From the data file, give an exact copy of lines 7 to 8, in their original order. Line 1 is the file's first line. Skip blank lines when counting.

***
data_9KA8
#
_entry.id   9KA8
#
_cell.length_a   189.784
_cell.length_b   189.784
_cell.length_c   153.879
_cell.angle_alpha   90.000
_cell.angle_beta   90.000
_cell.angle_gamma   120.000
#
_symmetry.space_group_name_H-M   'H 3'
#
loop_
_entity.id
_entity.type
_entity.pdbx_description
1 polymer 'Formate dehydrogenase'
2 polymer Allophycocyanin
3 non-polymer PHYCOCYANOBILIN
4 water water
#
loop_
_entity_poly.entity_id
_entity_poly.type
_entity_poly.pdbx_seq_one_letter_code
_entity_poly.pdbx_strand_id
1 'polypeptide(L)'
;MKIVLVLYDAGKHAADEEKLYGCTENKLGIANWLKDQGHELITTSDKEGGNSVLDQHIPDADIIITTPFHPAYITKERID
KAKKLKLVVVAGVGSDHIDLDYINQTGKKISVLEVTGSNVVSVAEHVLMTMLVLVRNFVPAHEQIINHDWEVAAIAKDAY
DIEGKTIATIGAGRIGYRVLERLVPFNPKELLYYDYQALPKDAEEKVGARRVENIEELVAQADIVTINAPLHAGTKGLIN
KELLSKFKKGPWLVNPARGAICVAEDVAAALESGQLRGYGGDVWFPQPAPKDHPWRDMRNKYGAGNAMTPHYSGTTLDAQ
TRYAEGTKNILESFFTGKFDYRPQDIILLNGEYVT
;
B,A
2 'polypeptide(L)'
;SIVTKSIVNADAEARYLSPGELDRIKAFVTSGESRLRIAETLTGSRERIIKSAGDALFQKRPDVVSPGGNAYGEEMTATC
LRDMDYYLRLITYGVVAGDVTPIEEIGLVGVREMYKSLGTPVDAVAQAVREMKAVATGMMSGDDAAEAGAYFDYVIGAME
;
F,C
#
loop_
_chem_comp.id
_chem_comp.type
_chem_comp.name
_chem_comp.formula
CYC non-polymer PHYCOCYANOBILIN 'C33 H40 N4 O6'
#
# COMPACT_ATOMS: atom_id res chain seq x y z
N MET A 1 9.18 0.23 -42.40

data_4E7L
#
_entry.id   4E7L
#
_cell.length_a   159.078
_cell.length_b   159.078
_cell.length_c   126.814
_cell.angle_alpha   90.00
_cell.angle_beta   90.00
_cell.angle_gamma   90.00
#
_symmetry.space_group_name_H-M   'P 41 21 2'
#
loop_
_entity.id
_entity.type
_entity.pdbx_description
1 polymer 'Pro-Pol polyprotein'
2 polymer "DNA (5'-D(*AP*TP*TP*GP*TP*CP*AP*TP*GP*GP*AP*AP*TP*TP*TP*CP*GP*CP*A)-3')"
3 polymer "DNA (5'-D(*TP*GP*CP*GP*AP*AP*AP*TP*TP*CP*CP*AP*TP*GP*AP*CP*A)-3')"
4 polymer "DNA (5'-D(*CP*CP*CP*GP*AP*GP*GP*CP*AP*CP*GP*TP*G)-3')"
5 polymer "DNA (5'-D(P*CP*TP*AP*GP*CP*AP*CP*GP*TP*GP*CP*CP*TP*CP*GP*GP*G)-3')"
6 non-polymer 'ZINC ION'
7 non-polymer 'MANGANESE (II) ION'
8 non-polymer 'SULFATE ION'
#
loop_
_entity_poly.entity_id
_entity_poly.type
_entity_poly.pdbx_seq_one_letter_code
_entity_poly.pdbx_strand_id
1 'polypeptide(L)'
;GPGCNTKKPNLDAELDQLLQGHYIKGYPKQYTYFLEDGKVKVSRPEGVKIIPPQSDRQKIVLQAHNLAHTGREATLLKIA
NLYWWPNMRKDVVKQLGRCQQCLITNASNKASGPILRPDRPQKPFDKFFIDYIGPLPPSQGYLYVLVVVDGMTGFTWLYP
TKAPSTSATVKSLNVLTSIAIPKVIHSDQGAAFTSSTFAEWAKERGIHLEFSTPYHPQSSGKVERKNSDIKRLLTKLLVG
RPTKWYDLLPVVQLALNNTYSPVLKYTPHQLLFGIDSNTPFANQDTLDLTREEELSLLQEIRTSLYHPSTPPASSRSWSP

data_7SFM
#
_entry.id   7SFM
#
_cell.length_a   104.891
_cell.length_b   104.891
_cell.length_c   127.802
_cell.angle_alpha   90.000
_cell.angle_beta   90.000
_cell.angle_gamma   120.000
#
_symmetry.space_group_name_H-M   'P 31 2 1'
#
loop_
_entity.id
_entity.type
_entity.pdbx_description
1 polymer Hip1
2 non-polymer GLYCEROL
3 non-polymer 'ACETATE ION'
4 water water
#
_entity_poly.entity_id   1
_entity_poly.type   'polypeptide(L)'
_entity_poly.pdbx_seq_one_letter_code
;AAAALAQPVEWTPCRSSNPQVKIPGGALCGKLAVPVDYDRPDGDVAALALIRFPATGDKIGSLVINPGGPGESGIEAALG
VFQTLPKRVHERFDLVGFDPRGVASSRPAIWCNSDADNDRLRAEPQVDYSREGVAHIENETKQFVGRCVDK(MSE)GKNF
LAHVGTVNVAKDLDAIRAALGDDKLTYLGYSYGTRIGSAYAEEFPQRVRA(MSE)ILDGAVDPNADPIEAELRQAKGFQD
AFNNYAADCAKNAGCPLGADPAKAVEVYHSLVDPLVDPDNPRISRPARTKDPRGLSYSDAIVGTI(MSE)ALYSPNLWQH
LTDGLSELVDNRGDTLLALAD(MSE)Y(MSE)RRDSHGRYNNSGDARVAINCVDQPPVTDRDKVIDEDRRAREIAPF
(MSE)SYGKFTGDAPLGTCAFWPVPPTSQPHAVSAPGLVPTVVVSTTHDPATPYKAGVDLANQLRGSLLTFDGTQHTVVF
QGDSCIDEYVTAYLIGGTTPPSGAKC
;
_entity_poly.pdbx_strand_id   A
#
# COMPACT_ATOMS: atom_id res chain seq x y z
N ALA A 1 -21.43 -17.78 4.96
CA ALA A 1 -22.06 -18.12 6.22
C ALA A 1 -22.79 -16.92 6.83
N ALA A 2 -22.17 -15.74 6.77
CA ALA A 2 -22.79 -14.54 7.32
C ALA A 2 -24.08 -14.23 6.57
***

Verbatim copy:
_cell.length_c   153.879
_cell.angle_alpha   90.000